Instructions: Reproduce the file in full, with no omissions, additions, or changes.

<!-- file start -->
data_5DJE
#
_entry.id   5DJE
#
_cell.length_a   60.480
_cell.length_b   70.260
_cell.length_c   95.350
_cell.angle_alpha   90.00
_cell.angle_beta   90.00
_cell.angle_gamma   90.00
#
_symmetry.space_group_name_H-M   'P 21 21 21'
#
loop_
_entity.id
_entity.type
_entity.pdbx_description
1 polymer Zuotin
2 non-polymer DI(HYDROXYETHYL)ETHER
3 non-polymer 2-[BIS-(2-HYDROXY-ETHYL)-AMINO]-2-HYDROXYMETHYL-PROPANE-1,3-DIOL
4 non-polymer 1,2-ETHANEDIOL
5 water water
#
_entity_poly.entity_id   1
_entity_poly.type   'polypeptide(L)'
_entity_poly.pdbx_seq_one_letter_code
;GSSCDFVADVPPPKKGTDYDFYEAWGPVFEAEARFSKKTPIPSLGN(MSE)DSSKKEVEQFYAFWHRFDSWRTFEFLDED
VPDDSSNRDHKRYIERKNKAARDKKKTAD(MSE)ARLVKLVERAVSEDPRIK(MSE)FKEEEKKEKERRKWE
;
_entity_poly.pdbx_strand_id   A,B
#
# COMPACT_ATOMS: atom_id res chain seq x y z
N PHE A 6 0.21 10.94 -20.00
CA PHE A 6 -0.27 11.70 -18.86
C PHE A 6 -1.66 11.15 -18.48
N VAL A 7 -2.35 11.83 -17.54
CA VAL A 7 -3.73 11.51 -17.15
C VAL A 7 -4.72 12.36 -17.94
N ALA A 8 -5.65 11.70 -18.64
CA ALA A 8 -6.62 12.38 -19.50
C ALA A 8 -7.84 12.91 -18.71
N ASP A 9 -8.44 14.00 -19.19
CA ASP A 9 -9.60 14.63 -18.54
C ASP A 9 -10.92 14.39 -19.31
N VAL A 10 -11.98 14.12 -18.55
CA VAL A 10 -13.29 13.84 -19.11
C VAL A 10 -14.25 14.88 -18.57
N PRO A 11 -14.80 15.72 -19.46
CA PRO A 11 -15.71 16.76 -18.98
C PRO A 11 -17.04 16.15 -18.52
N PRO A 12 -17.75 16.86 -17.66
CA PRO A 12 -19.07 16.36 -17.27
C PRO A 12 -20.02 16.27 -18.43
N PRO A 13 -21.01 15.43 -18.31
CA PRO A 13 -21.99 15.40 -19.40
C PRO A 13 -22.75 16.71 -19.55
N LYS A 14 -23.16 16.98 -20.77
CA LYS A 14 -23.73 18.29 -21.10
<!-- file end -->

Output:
data_5DJE
#
_entry.id   5DJE
#
_cell.length_a   60.480
_cell.length_b   70.260
_cell.length_c   95.350
_cell.angle_alpha   90.00
_cell.angle_beta   90.00
_cell.angle_gamma   90.00
#
_symmetry.space_group_name_H-M   'P 21 21 21'
#
loop_
_entity.id
_entity.type
_entity.pdbx_description
1 polymer Zuotin
2 non-polymer DI(HYDROXYETHYL)ETHER
3 non-polymer 2-[BIS-(2-HYDROXY-ETHYL)-AMINO]-2-HYDROXYMETHYL-PROPANE-1,3-DIOL
4 non-polymer 1,2-ETHANEDIOL
5 water water
#
_entity_poly.entity_id   1
_entity_poly.type   'polypeptide(L)'
_entity_poly.pdbx_seq_one_letter_code
;GSSCDFVADVPPPKKGTDYDFYEAWGPVFEAEARFSKKTPIPSLGN(MSE)DSSKKEVEQFYAFWHRFDSWRTFEFLDED
VPDDSSNRDHKRYIERKNKAARDKKKTAD(MSE)ARLVKLVERAVSEDPRIK(MSE)FKEEEKKEKERRKWE
;
_entity_poly.pdbx_strand_id   A,B
#
# COMPACT_ATOMS: atom_id res chain seq x y z
N PHE A 6 0.21 10.94 -20.00
CA PHE A 6 -0.27 11.70 -18.86
C PHE A 6 -1.66 11.15 -18.48
N VAL A 7 -2.35 11.83 -17.54
CA VAL A 7 -3.73 11.51 -17.15
C VAL A 7 -4.72 12.36 -17.94
N ALA A 8 -5.65 11.70 -18.64
CA ALA A 8 -6.62 12.38 -19.50
C ALA A 8 -7.84 12.91 -18.71
N ASP A 9 -8.44 14.00 -19.19
CA ASP A 9 -9.60 14.63 -18.54
C ASP A 9 -10.92 14.39 -19.31
N VAL A 10 -11.98 14.12 -18.55
CA VAL A 10 -13.29 13.84 -19.11
C VAL A 10 -14.25 14.88 -18.57
N PRO A 11 -14.80 15.72 -19.46
CA PRO A 11 -15.71 16.76 -18.98
C PRO A 11 -17.04 16.15 -18.52
N PRO A 12 -17.75 16.86 -17.66
CA PRO A 12 -19.07 16.36 -17.27
C PRO A 12 -20.02 16.27 -18.43
N PRO A 13 -21.01 15.43 -18.31
CA PRO A 13 -21.99 15.40 -19.40
C PRO A 13 -22.75 16.71 -19.55
N LYS A 14 -23.16 16.98 -20.77
CA LYS A 14 -23.73 18.29 -21.10